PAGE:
London·Photos

'Now is the time we act in solidarity': London honours New Zealand victims

Hundreds of Londoners united on Monday evening in an emotional vigil to commemorate the people who died in mass shootings at two mosques in Christchurch, New Zealand.

People gathered on Monday night at Victoria Park

Hundreds gathered for a vigil on Monday at Victoria Park. (Hala Ghonaim/CBC)

Enough is enough.

That's what the local Muslim community and non-Muslim advocates are demanding after 50 people were murdered last week in an incident apparently motivated by white nationalist ideology.

Hundreds of Londoners united on Monday evening in an emotional vigil to commemorate the people who died in mass shootings at two mosques in Christchurch, New Zealand.

Selma Tobah gave an impassioned speech on Monday (Hala Ghonaim/CBC)

"Now is the time that we act. Now is the time that we act in solidarity with one another and that we put an end to this intolerance and bigotry," said Selma Tobah, who gave an impassioned speech at the vigil.

"Whether it be coming from the halls of power on Parliament in Queens Park. Or in our offices [or] dinner tables, we call it out and we shut it down."

Local councilors, members of parliament and members of London's Jewish community were all in attendance to show their support. 

'It could happen to us'

Nora and Sipel Mosa were both wearing shirts with the hashtag "Hello Brother." It's believed to be the first and final words said by a Muslim worshipper who was killed in the attacks. 

Nora, 17, said the incidents hit home.

Sipel Mosa, left and Nora Mosa are young Muslims in London. They were moved by the show of support Monday. (Hala Ghonaim/CBC)

"We're young, we're Muslim and we go to the mosque as many times as we can ... It could happen to us … it's just so hard to go outside and to think that people want you dead just because of the way that you are," she said.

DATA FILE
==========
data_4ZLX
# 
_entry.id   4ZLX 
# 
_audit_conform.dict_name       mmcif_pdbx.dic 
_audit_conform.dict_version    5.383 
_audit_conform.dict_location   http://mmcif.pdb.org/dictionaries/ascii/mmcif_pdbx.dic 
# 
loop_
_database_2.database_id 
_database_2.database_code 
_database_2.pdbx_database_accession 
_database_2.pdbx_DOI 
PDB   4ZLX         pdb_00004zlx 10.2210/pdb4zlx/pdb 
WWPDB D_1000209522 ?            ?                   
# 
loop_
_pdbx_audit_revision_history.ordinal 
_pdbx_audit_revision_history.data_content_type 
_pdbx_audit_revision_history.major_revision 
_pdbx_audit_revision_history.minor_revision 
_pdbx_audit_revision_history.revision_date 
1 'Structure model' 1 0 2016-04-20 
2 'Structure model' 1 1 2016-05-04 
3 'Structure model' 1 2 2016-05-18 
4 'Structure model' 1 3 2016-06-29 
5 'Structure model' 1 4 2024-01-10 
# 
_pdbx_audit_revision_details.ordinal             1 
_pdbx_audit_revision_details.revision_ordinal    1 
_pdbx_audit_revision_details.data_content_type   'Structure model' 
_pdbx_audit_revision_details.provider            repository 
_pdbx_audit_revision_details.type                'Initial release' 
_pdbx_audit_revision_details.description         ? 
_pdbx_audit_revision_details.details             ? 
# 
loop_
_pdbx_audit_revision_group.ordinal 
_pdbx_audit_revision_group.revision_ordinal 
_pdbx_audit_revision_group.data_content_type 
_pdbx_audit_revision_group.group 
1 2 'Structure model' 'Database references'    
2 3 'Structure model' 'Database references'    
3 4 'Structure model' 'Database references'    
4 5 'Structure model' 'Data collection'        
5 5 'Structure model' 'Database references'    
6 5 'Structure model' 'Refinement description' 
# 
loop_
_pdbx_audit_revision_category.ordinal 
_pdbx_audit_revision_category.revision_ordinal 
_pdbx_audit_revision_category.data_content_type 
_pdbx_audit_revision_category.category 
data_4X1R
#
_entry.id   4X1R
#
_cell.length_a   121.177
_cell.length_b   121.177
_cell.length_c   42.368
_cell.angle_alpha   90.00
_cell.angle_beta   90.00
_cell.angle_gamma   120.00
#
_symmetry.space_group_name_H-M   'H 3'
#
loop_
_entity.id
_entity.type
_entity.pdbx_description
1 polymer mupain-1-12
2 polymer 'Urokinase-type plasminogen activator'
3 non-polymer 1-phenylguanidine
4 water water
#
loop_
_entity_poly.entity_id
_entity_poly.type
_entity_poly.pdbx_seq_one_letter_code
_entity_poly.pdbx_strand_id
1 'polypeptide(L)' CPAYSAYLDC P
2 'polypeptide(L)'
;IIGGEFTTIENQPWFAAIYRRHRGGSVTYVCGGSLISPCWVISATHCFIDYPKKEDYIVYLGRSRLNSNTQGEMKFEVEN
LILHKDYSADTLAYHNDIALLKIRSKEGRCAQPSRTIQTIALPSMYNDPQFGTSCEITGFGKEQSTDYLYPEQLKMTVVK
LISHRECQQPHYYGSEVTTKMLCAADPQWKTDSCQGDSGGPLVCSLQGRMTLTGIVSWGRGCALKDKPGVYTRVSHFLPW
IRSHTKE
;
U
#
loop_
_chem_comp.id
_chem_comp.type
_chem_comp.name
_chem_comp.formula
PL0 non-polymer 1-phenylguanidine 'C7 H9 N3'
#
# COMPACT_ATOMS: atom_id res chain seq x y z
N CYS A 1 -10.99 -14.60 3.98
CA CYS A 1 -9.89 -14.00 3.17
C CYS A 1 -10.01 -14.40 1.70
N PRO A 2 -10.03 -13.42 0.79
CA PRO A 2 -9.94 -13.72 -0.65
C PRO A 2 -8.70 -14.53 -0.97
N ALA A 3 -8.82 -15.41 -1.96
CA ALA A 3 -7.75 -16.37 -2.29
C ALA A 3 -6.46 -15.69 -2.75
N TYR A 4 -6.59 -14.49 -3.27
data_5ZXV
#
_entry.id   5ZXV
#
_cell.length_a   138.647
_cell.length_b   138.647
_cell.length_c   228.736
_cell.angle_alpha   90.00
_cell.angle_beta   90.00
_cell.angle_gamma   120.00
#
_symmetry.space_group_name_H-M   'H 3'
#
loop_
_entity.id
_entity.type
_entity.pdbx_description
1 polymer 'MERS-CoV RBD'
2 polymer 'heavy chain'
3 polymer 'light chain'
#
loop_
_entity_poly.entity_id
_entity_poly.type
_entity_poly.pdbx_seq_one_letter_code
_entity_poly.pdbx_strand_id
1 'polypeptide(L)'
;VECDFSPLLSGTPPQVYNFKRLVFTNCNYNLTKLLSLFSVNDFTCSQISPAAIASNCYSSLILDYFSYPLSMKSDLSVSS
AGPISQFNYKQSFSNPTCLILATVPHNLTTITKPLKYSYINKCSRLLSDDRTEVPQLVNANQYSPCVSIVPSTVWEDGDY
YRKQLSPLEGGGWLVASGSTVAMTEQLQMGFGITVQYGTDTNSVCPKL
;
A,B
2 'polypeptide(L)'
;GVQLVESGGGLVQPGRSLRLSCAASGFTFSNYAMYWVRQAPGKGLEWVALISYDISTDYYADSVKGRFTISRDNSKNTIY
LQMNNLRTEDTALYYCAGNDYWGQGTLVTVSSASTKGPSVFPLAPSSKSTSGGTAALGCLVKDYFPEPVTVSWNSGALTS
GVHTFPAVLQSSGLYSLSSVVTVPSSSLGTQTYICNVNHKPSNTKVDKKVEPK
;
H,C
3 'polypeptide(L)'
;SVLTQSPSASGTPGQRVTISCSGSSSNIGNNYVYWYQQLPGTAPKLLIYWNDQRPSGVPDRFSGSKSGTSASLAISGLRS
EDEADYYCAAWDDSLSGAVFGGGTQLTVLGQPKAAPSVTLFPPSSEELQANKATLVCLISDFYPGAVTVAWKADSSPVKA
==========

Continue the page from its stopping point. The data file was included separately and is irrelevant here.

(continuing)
She said it was "sweet" the whole community came together because she doesn't feel alone, anymore. "It's not just Muslims fighting against this. It makes us feel really welcome and includes."

"Instead of building walls, we're making bridges and it really brings people together," said Joshua Tong, a non-Muslim supporter, 

Meanwhile, Sipel encouraged Londoners and the wider community to go out and get to know other Muslims in order to break barriers.

Joshua Tong says it's important for non-Muslims to show support. (Hala Ghonaim/CBC)

"Go out to your mosque, go out and find friends, go out to a club, go out to people who are real Muslims, who are average Muslim … actually go out to your community. Don't sit around. Go experience the culture and the religion yourself," she said.

New Zealand's Prime Minister said reforms to the country's gun laws are underway in the wake of the attacks.

A 28-year-old Australian man has been charged with murder in relation to the incidents.

Have a look:

A sign that read "I [heart] my Muslim neighbour." (Hala Ghonaim/CBC)
It was an emotional night in London as vigil-goers were moved by the commemoration. (Hala Ghonaim/CBC)
Many people at the vigil were donning pins. (Hala Ghonaim/CBC)
Signs at the vigil. Some of them included the names and information of those killed. (Hala Ghonaim/CBC)

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